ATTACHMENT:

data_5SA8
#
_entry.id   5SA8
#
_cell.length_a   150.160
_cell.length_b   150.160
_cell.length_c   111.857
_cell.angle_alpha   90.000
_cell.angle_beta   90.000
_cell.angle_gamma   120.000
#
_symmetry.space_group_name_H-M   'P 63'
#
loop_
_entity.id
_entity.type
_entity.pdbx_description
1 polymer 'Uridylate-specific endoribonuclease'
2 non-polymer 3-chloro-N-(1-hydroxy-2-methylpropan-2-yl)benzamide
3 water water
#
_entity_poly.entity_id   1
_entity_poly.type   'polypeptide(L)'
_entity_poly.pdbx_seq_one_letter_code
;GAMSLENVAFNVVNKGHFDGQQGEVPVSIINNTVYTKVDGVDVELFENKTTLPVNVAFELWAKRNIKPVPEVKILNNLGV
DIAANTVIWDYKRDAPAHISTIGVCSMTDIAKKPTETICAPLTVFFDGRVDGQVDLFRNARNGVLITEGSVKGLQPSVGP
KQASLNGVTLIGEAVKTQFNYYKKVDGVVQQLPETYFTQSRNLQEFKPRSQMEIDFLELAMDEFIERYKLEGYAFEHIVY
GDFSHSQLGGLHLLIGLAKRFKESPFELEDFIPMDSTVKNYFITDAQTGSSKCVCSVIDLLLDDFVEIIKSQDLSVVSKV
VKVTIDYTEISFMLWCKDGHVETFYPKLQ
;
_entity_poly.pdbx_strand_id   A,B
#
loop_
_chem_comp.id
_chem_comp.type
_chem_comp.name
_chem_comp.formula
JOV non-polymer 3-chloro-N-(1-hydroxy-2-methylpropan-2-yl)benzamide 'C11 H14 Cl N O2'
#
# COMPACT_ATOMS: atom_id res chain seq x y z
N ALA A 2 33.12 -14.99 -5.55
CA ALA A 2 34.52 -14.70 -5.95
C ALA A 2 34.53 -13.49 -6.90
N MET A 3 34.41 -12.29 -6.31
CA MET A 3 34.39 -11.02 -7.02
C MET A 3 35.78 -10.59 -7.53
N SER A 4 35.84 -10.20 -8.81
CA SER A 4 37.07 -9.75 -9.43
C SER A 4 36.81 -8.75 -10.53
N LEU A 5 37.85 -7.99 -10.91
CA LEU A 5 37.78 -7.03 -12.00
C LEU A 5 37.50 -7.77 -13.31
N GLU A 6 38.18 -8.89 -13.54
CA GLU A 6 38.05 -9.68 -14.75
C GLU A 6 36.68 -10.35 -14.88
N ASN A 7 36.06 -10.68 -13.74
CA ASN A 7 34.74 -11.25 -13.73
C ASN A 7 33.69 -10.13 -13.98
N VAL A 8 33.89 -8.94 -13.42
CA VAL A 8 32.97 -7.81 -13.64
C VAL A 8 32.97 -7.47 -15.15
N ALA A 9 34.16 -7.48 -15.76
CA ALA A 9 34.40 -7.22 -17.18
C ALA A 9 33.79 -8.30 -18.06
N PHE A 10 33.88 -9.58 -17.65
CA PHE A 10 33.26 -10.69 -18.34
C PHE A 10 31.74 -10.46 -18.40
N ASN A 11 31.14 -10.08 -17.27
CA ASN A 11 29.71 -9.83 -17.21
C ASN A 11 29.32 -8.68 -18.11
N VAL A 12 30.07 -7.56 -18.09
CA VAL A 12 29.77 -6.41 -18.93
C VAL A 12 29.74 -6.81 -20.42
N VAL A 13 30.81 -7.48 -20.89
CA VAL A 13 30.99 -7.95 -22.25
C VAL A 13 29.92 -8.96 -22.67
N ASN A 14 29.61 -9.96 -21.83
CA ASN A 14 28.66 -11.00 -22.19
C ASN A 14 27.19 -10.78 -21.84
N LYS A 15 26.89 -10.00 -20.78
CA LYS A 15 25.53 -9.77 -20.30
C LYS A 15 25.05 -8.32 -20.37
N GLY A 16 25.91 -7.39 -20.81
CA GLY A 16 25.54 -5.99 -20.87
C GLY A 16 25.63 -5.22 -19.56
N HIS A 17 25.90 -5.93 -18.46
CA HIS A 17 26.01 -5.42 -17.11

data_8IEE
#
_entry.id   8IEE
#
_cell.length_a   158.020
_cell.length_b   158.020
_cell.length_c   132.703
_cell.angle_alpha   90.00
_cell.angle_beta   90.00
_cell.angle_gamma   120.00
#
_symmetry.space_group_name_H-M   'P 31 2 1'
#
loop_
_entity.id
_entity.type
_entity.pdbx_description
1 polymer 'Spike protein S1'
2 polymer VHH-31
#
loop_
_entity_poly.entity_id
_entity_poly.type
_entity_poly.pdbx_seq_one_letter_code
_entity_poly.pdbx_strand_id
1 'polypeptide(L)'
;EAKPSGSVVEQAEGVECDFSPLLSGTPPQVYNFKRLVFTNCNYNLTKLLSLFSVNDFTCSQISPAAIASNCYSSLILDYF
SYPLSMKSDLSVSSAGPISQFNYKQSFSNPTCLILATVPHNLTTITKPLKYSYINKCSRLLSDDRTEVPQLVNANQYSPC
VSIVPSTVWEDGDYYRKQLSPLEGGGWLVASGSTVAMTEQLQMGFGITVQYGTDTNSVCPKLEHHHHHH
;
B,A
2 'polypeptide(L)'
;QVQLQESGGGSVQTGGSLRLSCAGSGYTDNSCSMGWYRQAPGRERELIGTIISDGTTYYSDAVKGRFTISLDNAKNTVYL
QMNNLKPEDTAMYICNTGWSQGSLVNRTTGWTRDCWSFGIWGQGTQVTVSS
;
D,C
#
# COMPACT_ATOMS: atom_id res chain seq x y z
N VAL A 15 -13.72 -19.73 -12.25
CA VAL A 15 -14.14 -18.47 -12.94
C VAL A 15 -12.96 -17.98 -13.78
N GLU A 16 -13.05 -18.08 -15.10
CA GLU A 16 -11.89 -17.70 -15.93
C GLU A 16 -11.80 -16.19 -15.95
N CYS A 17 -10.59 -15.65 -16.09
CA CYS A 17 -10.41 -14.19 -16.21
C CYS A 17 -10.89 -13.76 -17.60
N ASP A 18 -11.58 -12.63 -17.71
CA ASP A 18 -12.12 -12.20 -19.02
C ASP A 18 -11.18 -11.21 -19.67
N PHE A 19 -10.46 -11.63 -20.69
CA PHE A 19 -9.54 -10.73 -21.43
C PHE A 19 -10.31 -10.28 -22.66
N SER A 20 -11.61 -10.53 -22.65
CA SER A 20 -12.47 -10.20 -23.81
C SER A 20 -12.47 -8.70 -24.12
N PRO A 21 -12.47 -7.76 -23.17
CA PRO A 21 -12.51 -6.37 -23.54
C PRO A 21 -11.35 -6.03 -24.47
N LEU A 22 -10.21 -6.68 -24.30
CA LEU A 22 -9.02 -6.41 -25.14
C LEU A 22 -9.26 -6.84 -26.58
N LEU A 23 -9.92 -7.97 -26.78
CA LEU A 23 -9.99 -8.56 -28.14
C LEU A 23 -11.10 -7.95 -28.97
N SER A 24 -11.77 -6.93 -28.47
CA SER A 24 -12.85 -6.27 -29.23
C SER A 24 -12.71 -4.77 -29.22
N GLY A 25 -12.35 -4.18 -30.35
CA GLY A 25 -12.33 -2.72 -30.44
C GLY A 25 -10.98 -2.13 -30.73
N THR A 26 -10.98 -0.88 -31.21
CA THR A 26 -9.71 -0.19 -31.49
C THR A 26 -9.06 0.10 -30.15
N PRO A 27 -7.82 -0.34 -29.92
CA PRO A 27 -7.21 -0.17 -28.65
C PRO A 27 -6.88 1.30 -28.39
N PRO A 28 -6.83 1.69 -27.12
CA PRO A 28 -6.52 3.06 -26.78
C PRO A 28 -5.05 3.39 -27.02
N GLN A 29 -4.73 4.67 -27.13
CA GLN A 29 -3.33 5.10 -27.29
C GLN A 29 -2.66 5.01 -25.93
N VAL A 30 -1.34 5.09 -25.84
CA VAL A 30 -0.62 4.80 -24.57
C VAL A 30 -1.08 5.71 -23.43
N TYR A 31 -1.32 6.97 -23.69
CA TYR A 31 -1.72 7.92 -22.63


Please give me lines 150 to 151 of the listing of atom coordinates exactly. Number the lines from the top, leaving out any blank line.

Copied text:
N LEU A 23 -9.92 -7.97 -26.78
CA LEU A 23 -9.99 -8.56 -28.14